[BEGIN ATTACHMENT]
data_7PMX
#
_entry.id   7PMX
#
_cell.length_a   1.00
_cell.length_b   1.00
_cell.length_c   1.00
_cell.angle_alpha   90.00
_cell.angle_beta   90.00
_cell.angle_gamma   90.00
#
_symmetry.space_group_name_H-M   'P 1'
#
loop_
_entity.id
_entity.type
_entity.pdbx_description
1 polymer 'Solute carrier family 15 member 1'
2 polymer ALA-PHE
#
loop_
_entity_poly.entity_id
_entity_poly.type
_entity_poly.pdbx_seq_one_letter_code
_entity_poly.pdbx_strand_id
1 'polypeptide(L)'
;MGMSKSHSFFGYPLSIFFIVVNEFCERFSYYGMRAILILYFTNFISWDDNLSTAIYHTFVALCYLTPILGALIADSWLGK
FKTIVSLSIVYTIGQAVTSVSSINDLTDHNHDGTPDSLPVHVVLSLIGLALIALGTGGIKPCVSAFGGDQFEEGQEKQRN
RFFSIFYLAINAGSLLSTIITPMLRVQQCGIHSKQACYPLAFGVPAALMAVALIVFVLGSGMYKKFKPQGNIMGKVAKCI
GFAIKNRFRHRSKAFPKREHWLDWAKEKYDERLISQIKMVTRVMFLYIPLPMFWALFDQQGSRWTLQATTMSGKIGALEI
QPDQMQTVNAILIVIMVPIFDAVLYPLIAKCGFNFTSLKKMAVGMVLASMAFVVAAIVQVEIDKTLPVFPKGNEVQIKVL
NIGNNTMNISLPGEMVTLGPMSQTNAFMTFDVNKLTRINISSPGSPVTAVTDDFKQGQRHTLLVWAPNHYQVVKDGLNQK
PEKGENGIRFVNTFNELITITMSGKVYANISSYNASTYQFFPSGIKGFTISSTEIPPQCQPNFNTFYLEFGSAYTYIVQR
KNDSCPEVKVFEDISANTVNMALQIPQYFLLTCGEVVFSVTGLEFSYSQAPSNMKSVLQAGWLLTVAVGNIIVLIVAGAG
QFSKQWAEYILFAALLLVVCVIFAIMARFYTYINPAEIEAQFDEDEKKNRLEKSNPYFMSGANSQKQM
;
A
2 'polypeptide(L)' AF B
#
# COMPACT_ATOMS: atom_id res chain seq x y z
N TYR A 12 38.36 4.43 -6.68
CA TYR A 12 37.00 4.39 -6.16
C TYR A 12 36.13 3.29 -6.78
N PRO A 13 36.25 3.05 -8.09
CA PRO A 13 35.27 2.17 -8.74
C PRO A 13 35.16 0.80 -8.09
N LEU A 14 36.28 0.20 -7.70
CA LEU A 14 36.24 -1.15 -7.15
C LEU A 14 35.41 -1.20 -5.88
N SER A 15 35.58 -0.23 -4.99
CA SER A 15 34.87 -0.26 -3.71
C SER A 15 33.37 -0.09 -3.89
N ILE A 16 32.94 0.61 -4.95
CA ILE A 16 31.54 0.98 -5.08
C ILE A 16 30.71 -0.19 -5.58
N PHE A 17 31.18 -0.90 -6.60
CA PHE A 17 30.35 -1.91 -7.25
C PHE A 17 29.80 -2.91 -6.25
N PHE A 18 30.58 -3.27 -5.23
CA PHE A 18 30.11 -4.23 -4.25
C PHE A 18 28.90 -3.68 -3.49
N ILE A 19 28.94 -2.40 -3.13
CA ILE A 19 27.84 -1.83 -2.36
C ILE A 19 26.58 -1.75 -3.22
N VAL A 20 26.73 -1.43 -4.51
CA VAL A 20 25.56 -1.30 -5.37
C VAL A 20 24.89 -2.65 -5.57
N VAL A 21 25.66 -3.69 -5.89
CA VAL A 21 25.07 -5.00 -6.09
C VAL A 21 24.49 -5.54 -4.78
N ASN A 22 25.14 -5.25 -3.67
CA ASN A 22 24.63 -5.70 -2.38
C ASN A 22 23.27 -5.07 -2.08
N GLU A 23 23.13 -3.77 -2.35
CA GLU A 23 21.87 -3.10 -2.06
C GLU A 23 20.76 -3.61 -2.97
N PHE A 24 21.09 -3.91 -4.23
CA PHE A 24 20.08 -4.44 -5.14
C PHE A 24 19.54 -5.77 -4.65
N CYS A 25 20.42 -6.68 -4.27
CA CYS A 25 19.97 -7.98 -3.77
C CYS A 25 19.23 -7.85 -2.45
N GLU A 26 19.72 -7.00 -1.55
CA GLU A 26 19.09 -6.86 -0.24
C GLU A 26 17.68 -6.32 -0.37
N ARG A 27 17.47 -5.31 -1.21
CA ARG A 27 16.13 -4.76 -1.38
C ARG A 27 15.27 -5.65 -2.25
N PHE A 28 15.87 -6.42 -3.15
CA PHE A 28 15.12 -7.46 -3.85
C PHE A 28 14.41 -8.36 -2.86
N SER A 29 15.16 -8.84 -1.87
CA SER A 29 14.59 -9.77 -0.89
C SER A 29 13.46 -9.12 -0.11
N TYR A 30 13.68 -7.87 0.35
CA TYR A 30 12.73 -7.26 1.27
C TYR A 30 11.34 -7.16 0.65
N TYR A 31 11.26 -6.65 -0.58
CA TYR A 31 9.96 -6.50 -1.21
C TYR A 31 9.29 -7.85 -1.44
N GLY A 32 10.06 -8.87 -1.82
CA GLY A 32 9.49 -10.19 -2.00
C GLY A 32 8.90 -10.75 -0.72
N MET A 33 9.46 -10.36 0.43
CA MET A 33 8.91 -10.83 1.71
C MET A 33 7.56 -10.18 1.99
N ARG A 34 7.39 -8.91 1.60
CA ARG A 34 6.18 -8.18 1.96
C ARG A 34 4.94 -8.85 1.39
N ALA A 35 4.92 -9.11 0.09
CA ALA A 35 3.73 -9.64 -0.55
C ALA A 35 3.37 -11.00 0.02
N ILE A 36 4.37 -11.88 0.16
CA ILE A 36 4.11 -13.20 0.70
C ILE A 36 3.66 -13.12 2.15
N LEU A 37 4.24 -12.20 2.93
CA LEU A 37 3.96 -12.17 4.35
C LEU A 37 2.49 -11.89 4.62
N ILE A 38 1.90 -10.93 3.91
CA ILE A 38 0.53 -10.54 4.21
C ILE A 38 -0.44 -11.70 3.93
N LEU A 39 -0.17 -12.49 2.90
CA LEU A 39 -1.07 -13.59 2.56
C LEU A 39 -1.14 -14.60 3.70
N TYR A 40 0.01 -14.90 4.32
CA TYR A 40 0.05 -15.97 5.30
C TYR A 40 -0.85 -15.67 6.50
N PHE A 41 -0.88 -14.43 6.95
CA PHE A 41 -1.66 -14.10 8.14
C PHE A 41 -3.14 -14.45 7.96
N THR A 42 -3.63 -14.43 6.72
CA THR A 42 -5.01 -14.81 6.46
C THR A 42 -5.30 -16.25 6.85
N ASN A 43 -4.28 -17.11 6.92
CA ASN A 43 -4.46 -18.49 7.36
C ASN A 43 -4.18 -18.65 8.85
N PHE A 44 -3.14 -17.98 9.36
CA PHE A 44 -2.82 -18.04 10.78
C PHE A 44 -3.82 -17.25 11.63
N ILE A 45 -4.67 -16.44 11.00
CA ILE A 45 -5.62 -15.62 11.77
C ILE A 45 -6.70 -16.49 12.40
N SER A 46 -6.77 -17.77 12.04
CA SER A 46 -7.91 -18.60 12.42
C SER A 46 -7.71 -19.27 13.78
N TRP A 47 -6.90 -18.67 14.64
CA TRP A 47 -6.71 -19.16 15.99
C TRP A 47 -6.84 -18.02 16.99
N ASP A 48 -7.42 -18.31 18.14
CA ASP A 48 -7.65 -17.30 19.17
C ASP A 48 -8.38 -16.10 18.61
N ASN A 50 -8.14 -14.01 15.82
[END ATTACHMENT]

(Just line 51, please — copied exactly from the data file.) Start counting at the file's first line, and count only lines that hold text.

CA SER A 15 34.87 -0.26 -3.71